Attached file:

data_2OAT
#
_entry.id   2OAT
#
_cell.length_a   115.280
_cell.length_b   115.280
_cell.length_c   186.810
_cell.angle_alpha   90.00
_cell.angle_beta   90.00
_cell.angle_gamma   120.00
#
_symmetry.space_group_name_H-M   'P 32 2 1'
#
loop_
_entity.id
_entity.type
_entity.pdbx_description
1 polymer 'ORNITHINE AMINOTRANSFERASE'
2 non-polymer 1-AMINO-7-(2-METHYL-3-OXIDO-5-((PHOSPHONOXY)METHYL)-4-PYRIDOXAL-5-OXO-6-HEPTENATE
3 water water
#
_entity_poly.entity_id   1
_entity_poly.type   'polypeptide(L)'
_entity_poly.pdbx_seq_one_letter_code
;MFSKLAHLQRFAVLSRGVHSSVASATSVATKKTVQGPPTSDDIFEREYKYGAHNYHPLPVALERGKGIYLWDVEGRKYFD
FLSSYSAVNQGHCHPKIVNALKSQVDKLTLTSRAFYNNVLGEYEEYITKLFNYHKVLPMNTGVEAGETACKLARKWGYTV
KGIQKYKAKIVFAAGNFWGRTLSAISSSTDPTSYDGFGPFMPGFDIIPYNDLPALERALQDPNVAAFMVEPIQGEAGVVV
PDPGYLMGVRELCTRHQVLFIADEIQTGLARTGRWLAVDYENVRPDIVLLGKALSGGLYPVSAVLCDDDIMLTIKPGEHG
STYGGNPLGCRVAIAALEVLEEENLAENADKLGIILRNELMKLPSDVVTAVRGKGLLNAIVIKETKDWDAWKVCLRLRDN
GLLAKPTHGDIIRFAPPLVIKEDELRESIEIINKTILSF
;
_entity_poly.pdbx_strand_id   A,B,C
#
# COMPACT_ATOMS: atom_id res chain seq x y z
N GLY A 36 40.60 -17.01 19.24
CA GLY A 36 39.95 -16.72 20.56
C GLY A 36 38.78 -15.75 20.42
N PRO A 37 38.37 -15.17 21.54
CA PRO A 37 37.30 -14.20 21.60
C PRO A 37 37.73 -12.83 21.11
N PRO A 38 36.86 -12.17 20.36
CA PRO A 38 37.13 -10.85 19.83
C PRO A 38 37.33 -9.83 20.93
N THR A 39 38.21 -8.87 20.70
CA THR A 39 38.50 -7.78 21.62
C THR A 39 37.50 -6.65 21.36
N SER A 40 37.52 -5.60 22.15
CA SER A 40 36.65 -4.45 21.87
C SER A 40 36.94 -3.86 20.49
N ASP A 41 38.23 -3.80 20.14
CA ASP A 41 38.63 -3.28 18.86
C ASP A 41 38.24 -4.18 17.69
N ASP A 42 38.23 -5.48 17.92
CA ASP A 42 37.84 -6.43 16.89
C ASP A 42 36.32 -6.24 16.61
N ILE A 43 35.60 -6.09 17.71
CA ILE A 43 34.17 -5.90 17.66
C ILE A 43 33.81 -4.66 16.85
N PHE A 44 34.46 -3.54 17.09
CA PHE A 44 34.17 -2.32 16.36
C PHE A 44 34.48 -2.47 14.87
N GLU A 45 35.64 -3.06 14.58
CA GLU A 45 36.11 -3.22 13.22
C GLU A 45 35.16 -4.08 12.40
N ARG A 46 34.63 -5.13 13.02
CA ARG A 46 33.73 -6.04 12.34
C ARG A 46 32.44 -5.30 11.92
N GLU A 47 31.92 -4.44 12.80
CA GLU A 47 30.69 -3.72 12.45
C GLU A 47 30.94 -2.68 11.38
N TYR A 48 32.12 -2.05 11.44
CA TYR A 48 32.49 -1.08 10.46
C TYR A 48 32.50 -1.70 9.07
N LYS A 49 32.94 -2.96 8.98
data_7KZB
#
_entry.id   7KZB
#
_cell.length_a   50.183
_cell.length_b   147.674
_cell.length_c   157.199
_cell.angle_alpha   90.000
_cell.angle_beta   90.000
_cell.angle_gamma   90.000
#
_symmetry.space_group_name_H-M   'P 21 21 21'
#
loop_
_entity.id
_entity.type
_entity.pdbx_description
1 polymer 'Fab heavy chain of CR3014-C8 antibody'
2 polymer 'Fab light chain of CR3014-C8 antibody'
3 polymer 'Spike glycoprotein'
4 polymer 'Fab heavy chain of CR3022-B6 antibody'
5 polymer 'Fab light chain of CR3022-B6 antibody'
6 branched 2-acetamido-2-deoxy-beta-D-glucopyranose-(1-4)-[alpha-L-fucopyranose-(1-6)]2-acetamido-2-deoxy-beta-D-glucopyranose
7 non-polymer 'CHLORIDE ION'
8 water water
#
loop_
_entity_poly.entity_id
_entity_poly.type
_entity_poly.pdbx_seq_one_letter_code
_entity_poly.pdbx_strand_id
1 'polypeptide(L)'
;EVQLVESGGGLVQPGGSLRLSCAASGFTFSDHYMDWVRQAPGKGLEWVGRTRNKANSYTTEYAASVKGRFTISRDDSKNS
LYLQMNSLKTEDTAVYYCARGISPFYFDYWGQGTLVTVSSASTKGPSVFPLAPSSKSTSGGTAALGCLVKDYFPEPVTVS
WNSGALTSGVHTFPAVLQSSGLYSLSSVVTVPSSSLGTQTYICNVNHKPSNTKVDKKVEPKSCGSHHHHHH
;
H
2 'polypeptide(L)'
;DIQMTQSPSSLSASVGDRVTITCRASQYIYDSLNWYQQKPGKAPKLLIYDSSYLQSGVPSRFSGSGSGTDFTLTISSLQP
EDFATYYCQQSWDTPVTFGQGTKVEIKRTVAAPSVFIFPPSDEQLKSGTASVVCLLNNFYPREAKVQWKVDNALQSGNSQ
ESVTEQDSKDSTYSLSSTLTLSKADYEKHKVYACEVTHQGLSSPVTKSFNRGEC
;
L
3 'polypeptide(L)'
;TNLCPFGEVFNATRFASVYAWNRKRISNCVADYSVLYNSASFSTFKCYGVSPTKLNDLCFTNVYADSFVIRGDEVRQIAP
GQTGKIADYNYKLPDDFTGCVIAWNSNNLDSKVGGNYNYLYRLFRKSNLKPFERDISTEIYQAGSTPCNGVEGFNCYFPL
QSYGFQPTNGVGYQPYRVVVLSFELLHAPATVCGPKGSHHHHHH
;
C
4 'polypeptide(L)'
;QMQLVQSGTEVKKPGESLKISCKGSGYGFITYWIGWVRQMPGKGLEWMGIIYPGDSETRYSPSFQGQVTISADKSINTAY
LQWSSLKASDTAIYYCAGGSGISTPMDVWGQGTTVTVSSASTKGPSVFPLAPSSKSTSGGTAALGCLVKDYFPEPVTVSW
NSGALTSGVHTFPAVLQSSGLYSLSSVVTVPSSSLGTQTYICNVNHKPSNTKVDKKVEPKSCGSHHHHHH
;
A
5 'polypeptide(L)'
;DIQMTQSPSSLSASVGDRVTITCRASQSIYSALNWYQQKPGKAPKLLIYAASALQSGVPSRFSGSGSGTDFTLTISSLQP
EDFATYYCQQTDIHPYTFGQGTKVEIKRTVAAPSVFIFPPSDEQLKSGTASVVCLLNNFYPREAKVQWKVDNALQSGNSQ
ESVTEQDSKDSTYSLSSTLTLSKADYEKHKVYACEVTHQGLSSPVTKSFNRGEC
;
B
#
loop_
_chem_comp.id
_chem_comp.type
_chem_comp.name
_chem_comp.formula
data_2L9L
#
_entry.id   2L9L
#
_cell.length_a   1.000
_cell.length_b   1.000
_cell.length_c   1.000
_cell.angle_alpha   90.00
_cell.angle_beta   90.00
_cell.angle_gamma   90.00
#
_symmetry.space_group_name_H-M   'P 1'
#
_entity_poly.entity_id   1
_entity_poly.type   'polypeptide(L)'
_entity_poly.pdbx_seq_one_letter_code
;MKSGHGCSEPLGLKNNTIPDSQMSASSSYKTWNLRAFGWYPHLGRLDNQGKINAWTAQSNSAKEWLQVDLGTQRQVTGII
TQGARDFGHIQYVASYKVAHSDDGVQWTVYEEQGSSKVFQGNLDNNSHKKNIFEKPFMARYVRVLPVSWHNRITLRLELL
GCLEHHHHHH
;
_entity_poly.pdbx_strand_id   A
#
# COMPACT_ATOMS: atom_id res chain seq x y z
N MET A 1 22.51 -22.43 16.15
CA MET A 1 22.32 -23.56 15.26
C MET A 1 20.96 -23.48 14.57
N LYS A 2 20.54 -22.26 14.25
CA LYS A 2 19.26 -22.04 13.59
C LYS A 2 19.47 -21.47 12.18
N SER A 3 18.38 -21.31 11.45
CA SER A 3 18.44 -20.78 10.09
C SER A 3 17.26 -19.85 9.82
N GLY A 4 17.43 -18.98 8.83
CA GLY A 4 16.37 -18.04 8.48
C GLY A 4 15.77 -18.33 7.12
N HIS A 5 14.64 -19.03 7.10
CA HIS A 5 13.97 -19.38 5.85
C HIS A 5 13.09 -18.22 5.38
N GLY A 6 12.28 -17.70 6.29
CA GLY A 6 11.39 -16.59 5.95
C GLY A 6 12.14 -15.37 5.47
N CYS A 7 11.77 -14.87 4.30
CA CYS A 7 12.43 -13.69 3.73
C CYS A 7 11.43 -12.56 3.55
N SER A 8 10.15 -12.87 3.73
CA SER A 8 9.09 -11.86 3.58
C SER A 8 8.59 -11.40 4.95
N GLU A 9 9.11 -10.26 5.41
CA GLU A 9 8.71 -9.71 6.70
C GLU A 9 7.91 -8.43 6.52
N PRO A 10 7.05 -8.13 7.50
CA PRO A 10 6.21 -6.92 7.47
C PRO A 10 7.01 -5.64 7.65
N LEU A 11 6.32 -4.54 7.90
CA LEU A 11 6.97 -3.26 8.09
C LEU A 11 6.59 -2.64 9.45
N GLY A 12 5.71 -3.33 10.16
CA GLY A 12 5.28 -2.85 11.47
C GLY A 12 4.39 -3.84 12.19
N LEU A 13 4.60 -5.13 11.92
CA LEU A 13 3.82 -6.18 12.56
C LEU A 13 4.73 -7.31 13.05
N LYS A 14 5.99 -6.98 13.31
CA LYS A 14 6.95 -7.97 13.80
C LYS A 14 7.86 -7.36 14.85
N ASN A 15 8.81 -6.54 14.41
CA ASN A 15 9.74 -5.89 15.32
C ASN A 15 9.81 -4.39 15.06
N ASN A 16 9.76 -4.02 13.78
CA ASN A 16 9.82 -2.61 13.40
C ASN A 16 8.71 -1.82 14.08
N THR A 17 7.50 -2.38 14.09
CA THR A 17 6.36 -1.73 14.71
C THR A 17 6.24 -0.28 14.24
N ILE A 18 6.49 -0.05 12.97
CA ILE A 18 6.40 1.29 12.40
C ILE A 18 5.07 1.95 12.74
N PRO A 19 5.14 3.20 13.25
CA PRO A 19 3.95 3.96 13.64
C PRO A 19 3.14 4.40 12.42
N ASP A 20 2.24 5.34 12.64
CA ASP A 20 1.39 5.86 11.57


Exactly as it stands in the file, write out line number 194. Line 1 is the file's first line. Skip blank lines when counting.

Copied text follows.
C PRO A 10 7.01 -5.64 7.65